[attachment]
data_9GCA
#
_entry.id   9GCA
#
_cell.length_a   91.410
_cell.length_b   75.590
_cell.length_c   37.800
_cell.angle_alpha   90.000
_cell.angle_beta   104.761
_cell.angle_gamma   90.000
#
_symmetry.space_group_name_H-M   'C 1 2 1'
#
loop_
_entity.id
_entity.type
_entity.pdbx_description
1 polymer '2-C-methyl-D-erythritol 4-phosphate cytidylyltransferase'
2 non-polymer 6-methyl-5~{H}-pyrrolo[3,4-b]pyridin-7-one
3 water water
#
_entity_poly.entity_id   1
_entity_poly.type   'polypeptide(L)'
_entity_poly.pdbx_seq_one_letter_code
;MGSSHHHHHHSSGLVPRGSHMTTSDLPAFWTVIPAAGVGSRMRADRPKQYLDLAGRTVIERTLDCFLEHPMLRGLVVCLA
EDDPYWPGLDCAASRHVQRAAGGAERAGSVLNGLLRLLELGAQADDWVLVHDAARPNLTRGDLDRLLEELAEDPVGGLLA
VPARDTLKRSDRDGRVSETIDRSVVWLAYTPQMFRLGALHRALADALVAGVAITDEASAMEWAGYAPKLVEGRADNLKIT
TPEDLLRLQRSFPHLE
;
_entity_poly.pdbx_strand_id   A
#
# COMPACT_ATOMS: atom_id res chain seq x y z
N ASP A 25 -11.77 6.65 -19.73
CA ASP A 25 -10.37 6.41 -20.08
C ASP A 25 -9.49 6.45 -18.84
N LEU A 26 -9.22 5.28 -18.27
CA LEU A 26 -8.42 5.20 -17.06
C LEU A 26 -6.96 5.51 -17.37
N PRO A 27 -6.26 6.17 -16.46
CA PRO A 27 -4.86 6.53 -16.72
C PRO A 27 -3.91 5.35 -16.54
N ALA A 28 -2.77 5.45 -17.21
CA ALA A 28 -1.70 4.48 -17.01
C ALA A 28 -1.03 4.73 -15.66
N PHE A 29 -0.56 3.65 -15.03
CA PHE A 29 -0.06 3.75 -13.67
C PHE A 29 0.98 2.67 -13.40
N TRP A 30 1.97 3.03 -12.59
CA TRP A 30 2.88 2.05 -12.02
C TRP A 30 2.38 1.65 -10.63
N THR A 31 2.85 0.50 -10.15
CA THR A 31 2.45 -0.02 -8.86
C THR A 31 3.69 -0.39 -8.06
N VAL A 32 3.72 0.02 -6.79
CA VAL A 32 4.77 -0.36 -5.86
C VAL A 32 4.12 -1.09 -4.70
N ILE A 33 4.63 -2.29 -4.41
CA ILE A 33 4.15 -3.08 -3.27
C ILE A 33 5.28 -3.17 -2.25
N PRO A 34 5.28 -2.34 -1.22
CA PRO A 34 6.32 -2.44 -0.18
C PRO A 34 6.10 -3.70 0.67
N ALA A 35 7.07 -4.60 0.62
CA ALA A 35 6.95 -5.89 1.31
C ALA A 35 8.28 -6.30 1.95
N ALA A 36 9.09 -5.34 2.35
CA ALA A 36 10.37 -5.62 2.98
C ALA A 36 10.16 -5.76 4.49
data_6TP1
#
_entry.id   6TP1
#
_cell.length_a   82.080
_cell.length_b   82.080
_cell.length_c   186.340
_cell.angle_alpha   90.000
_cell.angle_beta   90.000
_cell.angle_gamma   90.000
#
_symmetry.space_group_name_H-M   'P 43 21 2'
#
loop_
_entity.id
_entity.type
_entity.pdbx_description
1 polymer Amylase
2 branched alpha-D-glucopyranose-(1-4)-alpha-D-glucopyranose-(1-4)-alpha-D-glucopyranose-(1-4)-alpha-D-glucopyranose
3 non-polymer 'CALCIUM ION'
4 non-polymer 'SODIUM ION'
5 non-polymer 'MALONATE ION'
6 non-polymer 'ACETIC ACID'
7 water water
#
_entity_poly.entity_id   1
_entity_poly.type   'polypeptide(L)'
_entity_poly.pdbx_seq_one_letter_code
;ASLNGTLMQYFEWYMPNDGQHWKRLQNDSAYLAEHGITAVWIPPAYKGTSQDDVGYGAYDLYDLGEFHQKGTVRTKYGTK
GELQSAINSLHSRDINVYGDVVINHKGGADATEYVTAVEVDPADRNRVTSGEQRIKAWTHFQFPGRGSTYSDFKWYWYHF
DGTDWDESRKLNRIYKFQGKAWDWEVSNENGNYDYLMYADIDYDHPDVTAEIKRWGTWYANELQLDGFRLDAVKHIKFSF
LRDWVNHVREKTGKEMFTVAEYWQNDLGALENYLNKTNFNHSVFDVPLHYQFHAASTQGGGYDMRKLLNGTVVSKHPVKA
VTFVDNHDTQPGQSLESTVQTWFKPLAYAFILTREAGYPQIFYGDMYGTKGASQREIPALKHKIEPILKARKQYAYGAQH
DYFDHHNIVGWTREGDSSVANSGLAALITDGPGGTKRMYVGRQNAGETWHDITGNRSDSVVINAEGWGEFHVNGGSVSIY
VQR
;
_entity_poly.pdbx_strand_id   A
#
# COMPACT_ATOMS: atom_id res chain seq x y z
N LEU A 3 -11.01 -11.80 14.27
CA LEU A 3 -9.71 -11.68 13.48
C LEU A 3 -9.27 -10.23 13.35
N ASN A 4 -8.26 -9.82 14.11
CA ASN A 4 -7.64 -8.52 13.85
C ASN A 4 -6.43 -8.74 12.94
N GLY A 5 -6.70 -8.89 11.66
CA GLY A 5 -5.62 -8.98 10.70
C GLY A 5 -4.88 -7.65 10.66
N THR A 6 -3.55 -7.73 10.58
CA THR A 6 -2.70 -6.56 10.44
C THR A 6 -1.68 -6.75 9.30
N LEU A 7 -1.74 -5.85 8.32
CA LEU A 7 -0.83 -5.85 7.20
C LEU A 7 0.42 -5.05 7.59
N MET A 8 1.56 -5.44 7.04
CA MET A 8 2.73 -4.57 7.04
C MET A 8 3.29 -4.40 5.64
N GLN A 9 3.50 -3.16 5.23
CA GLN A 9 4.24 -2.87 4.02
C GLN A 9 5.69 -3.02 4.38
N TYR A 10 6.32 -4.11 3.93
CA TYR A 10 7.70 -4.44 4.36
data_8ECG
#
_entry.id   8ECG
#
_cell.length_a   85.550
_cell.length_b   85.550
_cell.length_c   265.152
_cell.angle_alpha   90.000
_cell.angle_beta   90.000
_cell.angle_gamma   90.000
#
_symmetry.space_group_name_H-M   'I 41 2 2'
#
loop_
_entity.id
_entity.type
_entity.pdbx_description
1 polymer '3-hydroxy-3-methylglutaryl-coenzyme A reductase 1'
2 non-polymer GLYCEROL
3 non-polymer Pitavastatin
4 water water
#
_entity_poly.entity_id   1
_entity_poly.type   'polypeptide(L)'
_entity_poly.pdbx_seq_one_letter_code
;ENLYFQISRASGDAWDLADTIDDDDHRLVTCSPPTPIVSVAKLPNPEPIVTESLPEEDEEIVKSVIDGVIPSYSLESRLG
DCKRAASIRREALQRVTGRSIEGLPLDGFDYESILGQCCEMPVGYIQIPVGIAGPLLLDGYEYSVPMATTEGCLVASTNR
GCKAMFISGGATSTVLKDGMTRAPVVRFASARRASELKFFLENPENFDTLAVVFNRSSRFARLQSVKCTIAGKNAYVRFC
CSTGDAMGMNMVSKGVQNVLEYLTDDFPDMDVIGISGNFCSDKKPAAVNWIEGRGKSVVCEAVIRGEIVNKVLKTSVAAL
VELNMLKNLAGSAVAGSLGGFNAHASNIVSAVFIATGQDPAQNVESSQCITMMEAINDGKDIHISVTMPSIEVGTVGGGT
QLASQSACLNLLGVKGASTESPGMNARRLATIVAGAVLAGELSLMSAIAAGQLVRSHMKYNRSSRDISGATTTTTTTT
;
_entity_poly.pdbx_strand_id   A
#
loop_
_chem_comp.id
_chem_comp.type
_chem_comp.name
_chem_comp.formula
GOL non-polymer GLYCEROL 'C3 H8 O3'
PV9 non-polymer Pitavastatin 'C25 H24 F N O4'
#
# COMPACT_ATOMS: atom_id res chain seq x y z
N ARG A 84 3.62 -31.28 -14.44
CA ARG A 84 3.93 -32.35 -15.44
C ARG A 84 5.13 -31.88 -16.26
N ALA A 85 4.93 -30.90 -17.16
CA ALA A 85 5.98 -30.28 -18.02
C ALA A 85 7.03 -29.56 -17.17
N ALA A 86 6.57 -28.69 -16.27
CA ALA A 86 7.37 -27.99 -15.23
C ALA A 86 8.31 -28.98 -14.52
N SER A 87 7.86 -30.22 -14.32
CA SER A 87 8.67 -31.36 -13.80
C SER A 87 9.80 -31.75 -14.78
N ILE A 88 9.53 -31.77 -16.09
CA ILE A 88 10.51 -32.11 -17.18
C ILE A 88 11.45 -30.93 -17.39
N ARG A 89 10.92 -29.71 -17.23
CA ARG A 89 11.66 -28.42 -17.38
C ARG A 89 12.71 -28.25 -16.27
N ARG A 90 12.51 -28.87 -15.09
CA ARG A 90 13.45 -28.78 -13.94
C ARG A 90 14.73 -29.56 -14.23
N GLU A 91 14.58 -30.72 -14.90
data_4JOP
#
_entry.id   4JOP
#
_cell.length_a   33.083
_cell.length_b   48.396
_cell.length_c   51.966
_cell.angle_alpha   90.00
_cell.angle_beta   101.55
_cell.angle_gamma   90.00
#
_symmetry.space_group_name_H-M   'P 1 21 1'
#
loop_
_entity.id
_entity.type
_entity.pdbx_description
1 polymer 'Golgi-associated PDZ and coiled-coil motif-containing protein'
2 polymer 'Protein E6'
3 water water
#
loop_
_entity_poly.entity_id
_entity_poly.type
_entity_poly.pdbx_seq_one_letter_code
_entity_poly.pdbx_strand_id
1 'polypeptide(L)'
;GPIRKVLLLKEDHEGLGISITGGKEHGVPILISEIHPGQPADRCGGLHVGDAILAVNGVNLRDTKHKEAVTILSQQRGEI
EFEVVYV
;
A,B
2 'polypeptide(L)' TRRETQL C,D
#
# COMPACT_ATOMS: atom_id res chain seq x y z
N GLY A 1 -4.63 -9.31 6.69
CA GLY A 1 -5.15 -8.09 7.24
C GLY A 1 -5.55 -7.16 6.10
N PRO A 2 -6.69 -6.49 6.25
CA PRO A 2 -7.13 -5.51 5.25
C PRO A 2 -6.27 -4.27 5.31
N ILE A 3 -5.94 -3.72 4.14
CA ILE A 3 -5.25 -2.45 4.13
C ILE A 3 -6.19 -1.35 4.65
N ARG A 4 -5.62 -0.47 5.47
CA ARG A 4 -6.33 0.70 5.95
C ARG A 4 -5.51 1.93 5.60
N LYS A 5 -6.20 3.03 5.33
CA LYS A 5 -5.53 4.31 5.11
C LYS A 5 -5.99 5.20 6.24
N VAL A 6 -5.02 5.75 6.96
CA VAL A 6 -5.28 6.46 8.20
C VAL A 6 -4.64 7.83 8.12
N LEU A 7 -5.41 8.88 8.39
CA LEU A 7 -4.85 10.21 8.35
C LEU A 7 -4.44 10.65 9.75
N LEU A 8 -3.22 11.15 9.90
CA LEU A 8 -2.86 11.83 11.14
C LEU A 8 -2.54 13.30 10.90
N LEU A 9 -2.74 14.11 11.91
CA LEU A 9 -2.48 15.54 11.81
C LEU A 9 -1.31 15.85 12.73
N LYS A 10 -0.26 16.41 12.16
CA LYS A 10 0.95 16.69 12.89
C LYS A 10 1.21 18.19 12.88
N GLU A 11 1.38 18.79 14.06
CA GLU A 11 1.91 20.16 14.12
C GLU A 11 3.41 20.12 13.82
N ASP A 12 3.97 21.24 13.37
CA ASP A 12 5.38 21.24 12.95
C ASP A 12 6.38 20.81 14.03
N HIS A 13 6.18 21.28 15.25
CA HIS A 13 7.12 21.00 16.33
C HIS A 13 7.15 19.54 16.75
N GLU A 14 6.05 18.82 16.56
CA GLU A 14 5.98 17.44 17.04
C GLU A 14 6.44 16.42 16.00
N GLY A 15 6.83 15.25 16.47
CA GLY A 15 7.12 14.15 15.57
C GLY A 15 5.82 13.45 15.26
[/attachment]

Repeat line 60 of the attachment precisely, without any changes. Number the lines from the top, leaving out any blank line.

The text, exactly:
N PRO A 34 5.28 -2.34 -1.22